Hot on the heels of her phenomenal American debut, The Ice Princess, Camilla Läckberg brings readers back to the quiet, isolated fishing village in Sweden where dangerous secrets lie just beneath the community’s tranquil surface.
During an unusually hot July, detective Patrik Hedstrom and Erica Falck are enjoying a rare week at home together, nervous and excited about the imminent birth of their first baby. Across town, however, a six-year-old boy makes a gruesome discovery that will ravage their little tourist community and catapult Patrik into the center of a terrifying murder case.
The boy has stumbled upon the brutally murdered body of a young woman, and Patrik is immediately called to lead the investigation. Things get even worse when his team uncovers, buried beneath the victim, the skeletons of two campers whose disappearance had baffled police for decades. The three victims’ injuries seem to be the work of the same killer, but that is impossible: the main suspect in the original kidnappings committed suicide twenty-four years ago.
When yet another young girl disappears and panic begins to spread, Patrik leads a desperate manhunt to track down a ruthless serial killer before he strikes again.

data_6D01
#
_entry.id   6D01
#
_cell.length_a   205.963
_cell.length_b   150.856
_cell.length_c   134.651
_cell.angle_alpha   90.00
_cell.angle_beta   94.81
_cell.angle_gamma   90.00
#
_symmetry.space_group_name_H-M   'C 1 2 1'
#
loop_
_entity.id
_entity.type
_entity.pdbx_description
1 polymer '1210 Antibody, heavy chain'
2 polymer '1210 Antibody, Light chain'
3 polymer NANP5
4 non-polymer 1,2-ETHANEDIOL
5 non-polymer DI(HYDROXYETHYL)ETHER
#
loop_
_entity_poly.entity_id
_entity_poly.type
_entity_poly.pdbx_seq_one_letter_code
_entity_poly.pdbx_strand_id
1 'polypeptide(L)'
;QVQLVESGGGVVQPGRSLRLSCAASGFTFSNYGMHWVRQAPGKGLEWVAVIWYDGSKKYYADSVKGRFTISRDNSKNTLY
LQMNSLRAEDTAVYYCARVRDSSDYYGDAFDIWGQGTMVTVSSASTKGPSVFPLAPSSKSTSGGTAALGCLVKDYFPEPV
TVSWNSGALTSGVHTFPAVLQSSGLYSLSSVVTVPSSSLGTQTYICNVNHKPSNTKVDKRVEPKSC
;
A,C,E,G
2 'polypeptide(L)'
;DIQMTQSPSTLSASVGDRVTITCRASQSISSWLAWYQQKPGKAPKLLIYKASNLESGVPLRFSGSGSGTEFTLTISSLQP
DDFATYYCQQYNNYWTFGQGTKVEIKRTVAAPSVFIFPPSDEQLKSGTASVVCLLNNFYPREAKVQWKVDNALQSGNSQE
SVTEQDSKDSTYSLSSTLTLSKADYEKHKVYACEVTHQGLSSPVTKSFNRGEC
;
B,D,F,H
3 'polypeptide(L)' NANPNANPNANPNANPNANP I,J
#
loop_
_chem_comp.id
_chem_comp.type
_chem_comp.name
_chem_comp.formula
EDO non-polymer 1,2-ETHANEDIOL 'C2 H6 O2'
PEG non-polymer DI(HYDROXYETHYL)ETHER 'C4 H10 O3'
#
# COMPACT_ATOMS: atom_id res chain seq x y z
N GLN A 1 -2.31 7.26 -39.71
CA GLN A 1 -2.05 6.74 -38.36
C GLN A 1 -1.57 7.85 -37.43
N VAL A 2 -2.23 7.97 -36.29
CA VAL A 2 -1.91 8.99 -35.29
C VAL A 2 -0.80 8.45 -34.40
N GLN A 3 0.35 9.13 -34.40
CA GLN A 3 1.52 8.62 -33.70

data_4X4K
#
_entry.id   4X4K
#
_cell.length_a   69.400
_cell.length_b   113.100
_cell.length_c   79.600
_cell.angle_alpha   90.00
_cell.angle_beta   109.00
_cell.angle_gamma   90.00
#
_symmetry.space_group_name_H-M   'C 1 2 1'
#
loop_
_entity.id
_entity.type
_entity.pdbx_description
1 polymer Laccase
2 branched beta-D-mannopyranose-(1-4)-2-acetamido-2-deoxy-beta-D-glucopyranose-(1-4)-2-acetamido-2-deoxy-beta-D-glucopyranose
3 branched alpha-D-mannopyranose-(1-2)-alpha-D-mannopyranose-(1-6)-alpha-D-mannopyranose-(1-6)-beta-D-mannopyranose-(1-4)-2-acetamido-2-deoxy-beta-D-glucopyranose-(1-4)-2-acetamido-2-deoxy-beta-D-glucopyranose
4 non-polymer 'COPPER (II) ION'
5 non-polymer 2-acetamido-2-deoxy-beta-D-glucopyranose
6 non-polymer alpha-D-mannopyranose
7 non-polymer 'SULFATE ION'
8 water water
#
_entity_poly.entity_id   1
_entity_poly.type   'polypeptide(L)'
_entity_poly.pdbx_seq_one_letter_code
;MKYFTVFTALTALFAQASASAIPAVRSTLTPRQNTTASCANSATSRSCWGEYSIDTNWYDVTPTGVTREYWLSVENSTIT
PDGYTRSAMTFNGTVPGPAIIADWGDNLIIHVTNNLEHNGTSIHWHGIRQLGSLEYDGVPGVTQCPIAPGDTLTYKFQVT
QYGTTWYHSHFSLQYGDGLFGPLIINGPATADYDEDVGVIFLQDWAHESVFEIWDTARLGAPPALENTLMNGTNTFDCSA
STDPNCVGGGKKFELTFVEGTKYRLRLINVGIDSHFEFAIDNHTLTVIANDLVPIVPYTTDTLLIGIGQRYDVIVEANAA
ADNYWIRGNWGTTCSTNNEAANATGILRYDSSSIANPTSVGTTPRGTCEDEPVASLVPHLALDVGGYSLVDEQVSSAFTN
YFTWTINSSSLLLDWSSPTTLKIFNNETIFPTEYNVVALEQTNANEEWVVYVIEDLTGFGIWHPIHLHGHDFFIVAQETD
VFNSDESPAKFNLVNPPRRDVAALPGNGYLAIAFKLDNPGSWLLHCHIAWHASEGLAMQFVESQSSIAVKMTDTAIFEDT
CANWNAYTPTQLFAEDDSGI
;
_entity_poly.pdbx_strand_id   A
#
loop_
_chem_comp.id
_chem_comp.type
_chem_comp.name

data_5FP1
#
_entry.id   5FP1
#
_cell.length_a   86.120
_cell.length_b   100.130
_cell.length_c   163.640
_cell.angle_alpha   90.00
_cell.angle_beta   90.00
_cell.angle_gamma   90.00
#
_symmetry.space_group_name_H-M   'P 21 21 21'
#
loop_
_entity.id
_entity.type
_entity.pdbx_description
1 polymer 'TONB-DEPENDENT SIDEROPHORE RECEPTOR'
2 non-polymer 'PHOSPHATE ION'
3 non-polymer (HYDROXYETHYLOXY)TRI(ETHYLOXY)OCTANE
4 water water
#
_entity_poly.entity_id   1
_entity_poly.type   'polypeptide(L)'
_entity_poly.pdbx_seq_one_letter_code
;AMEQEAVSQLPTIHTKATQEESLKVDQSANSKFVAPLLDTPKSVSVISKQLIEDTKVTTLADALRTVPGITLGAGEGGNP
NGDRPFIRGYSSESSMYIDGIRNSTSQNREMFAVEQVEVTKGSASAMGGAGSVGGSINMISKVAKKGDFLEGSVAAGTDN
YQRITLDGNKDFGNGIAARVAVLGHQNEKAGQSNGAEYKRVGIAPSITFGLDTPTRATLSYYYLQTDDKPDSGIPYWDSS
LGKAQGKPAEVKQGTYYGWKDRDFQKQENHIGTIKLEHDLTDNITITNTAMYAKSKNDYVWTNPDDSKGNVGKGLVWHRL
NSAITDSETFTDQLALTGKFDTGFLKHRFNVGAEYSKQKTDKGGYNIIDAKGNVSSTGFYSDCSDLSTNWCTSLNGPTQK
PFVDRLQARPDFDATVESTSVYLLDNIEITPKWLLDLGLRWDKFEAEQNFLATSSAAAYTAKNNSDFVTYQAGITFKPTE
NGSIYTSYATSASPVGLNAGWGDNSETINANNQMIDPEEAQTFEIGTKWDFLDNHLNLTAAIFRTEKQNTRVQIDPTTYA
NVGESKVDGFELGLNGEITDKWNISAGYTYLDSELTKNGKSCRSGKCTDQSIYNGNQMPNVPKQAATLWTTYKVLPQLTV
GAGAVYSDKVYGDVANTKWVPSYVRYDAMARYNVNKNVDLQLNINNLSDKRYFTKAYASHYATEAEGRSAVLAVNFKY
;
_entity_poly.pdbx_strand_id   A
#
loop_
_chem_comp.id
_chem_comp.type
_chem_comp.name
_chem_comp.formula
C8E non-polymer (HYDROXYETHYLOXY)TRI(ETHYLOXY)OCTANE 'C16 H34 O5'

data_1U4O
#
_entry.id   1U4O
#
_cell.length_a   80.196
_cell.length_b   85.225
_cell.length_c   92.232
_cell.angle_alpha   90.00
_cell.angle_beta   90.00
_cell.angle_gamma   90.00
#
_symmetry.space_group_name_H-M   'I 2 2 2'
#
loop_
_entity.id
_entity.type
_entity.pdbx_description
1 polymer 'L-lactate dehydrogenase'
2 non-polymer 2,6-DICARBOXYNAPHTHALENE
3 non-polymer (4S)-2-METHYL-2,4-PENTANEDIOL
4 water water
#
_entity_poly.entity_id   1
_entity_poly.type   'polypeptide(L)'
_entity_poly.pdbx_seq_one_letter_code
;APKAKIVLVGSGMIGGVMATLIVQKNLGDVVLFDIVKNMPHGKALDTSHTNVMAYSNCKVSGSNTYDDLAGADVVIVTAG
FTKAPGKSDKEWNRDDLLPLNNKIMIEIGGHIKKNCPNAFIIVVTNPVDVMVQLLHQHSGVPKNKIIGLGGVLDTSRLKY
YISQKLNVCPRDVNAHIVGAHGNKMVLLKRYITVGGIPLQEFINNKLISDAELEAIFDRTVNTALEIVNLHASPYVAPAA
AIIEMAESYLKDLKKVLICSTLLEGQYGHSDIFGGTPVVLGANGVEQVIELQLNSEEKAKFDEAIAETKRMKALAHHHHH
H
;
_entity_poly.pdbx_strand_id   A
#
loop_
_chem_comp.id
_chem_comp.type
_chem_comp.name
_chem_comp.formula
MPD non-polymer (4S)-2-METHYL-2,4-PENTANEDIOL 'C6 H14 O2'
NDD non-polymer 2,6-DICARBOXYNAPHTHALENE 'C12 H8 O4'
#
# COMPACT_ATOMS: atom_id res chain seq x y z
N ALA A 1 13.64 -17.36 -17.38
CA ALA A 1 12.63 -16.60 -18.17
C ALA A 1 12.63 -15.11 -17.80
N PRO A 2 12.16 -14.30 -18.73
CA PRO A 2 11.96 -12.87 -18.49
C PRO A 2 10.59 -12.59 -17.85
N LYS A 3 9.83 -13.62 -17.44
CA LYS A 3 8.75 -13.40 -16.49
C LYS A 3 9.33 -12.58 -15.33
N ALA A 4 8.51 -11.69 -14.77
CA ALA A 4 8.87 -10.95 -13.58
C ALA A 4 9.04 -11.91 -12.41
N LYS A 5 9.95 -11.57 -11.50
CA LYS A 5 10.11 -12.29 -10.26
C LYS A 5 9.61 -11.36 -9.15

Swedish bestseller L ckberg's worthy second thriller set in the coastal town of Fj llbacka (after The Ice Princess) opens with a grim discovery the naked fresh corpse of Tanja Schmidt, a German tourist, on top of the skeletal remains of two young women, later identified as Mona Thernblad and Siv Lantin. All three were killed in the same way, but as Det. Patrik Hedstr m and his team soon discover, Mona and Siv went missing in 1979, and Johannes Hult, the prime suspect in their disappearances, is long dead. The reason for a sadistic killer's reappearance may be hidden among the many secrets and conflicts of a local clan of religious eccentrics. The troubled Hults, from conniving founder (known as the Preacher) to philandering spouses, show a Ross Macdonaldesque love of twisted family relationships, while L ckberg's colorful, diverse police force, staffed with the competent, the incompetent, and the merely distracted, recalls the humanist touch of Dutch author Janwillem van de Wetering.